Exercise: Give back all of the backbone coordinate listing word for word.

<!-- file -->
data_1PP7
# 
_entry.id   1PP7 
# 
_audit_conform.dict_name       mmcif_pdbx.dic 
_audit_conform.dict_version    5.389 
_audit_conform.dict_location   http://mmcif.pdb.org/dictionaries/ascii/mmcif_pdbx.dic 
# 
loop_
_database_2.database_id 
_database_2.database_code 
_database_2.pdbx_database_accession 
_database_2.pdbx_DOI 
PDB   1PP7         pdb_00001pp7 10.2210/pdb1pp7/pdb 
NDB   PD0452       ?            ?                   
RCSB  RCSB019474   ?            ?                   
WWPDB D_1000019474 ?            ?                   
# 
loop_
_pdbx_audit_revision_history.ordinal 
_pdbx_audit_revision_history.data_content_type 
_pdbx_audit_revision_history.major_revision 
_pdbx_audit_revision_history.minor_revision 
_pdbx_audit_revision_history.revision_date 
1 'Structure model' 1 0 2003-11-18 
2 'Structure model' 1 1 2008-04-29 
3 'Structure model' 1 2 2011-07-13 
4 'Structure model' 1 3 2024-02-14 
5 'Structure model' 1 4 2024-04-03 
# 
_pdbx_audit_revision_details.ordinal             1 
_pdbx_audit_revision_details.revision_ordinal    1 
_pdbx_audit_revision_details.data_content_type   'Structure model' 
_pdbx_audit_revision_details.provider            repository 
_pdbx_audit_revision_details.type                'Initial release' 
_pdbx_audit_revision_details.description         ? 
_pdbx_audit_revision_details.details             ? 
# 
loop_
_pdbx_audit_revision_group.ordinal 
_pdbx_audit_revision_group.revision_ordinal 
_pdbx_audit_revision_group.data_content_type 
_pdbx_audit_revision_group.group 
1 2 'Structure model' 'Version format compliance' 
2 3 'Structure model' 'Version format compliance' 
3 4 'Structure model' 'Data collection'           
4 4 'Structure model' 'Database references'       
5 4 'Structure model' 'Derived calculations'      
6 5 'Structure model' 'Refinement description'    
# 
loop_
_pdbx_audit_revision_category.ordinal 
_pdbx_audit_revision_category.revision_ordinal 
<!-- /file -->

data_1PP7
# 
_entry.id   1PP7 
# 
_audit_conform.dict_name       mmcif_pdbx.dic 
_audit_conform.dict_version    5.389 
_audit_conform.dict_location   http://mmcif.pdb.org/dictionaries/ascii/mmcif_pdbx.dic 
# 
loop_
_database_2.database_id 
_database_2.database_code 
_database_2.pdbx_database_accession 
_database_2.pdbx_DOI 
PDB   1PP7         pdb_00001pp7 10.2210/pdb1pp7/pdb 
NDB   PD0452       ?            ?                   
RCSB  RCSB019474   ?            ?                   
WWPDB D_1000019474 ?            ?                   
# 
loop_
_pdbx_audit_revision_history.ordinal 
_pdbx_audit_revision_history.data_content_type 
_pdbx_audit_revision_history.major_revision 
_pdbx_audit_revision_history.minor_revision 
_pdbx_audit_revision_history.revision_date 
1 'Structure model' 1 0 2003-11-18 
2 'Structure model' 1 1 2008-04-29 
3 'Structure model' 1 2 2011-07-13 
4 'Structure model' 1 3 2024-02-14 
5 'Structure model' 1 4 2024-04-03 
# 
_pdbx_audit_revision_details.ordinal             1 
_pdbx_audit_revision_details.revision_ordinal    1 
_pdbx_audit_revision_details.data_content_type   'Structure model' 
_pdbx_audit_revision_details.provider            repository 
_pdbx_audit_revision_details.type                'Initial release' 
_pdbx_audit_revision_details.description         ? 
_pdbx_audit_revision_details.details             ? 
# 
loop_
_pdbx_audit_revision_group.ordinal 
_pdbx_audit_revision_group.revision_ordinal 
_pdbx_audit_revision_group.data_content_type 
_pdbx_audit_revision_group.group 
1 2 'Structure model' 'Version format compliance' 
2 3 'Structure model' 'Version format compliance' 
3 4 'Structure model' 'Data collection'           
4 4 'Structure model' 'Database references'       
5 4 'Structure model' 'Derived calculations'      
6 5 'Structure model' 'Refinement description'    
# 
loop_
_pdbx_audit_revision_category.ordinal 
_pdbx_audit_revision_category.revision_ordinal 